The Igbo tradition that forbids a female child from benefiting from her father’s properties has been voided by the Supreme Court.
In a recent ruling, the apex Court in Nigeria upheld that the Igbo age-long tradition fuels gender discrimination which violates the provisions contained in section42(1)(a) and (2) of the 1999 Constitution, DgovScoops reports . It all started when a Court of Appeal in Lagos ruled that one Gladys Ada Ukeje (daughter of a late Lazarus Ogbonna Ukeje) who was sued by her mother, Chituru and brother, Enyinnaya had a right to demand a portion of her father’s inheritance.
Rejecting the verdict, Chituru and Enyinnaya appealed to the Supreme Court for a favourable judgment.
However, in a ruling delivered by Justice Bode Rhodes-Vivour, the judgment of the appeal Court was upheld.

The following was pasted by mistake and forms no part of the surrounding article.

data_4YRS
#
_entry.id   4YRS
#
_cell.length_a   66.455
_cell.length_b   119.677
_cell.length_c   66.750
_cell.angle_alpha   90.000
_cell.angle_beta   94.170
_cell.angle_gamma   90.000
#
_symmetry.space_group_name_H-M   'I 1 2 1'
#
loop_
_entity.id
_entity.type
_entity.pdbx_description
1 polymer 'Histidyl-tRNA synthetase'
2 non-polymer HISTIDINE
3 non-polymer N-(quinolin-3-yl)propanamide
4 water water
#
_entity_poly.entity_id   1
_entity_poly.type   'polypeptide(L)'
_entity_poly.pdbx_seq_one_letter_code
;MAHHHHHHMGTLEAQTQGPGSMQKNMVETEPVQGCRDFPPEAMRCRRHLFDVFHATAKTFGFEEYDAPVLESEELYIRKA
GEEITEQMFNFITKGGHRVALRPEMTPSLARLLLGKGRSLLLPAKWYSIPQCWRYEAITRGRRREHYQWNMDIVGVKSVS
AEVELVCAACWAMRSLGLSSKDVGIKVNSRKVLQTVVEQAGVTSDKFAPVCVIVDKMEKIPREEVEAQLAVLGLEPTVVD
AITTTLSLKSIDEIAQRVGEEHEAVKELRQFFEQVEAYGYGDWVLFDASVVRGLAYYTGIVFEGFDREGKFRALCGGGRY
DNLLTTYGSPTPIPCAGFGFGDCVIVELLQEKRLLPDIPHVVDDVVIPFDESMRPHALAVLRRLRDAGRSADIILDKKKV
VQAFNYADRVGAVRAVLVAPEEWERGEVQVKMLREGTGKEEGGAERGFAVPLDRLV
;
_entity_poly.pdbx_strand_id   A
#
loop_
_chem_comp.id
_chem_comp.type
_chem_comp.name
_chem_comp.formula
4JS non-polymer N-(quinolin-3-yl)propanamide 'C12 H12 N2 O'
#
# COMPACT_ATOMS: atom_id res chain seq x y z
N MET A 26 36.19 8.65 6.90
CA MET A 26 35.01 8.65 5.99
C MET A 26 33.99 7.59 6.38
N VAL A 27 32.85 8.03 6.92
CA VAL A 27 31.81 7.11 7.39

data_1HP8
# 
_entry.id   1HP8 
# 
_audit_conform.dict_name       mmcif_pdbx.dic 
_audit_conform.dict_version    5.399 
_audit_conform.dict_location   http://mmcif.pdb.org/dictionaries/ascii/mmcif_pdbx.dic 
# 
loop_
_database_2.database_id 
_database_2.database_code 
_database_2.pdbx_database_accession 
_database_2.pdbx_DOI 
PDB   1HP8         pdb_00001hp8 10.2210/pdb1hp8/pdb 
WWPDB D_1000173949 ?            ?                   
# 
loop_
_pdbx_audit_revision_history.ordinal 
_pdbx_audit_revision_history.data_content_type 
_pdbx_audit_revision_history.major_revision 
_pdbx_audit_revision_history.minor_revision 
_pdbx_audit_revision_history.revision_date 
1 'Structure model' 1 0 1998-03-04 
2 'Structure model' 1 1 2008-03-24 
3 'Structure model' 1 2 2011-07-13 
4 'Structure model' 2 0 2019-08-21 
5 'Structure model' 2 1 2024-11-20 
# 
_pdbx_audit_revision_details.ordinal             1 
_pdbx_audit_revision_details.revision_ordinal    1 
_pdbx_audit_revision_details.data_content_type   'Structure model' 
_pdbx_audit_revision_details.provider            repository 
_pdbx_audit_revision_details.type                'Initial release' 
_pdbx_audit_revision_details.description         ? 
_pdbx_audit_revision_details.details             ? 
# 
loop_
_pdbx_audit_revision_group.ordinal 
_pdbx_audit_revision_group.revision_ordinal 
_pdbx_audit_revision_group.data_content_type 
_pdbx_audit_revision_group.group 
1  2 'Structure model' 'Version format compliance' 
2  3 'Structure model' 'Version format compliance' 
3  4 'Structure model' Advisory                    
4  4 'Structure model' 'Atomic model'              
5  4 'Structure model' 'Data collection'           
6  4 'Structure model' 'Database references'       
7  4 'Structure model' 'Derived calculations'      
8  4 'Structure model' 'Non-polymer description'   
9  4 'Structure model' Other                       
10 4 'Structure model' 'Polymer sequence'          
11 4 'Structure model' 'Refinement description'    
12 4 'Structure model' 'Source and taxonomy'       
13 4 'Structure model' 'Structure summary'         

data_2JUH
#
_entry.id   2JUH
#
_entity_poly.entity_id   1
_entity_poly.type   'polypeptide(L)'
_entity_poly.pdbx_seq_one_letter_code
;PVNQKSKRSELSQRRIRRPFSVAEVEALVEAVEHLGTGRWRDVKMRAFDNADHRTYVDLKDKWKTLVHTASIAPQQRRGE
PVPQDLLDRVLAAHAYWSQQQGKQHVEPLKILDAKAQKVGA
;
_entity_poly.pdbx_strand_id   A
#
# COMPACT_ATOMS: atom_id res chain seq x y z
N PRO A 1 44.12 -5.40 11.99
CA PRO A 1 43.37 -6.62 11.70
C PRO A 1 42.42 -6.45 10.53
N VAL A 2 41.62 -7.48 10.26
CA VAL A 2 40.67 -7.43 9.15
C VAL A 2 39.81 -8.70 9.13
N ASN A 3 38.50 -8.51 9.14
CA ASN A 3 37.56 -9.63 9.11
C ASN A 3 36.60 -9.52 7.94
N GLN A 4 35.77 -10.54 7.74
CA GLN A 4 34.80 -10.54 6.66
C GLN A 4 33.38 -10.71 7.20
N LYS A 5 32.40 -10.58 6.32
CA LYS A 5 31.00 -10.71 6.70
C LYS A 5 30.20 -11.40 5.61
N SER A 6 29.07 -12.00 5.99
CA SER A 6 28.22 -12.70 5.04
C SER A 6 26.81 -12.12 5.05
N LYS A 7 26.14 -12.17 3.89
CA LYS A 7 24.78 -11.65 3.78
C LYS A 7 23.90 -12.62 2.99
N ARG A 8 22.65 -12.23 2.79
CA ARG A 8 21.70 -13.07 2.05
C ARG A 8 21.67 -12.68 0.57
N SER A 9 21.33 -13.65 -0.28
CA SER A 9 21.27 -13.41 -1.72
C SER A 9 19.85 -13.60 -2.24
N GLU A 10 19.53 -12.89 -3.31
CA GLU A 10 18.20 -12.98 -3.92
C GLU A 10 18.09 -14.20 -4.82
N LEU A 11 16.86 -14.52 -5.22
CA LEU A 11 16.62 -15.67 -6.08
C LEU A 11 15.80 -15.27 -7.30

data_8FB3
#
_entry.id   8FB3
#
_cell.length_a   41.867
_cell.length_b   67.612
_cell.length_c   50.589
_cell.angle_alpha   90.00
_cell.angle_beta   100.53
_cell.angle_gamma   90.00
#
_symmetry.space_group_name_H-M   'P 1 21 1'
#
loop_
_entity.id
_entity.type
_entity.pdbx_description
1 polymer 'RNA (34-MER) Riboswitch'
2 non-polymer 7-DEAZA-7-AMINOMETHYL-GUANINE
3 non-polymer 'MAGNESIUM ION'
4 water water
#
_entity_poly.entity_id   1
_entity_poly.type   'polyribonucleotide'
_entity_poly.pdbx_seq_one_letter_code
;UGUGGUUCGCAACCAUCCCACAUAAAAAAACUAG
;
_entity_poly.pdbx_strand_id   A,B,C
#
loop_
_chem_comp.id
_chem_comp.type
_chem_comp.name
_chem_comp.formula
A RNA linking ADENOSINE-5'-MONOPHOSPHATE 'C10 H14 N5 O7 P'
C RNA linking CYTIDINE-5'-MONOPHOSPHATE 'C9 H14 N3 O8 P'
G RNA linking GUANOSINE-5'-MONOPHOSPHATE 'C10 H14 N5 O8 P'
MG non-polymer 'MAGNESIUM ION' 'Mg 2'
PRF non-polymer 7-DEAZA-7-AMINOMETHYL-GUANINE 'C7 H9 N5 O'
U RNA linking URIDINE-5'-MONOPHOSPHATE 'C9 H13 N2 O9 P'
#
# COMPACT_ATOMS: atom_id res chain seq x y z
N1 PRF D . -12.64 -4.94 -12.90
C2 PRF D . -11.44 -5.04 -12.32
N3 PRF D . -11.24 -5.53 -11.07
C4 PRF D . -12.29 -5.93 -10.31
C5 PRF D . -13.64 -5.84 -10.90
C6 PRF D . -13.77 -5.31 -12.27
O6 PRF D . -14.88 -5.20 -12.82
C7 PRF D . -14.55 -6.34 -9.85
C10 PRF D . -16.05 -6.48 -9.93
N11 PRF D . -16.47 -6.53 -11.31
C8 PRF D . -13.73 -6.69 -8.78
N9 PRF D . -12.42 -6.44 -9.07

Reading out the verdict, Justice Rhodes Vivour said: “No matter the circumstances of the birth of a female child, such a child is entitled to an inheritance from her late father’s estate.
“Consequently, the Igbo customary law, which disentitles a female child from partaking in the sharing of her deceased father’s estate is breach of Section 42(1) and (2) of the Constitution, a fundamental rights provision guaranteed to every Nigerian.”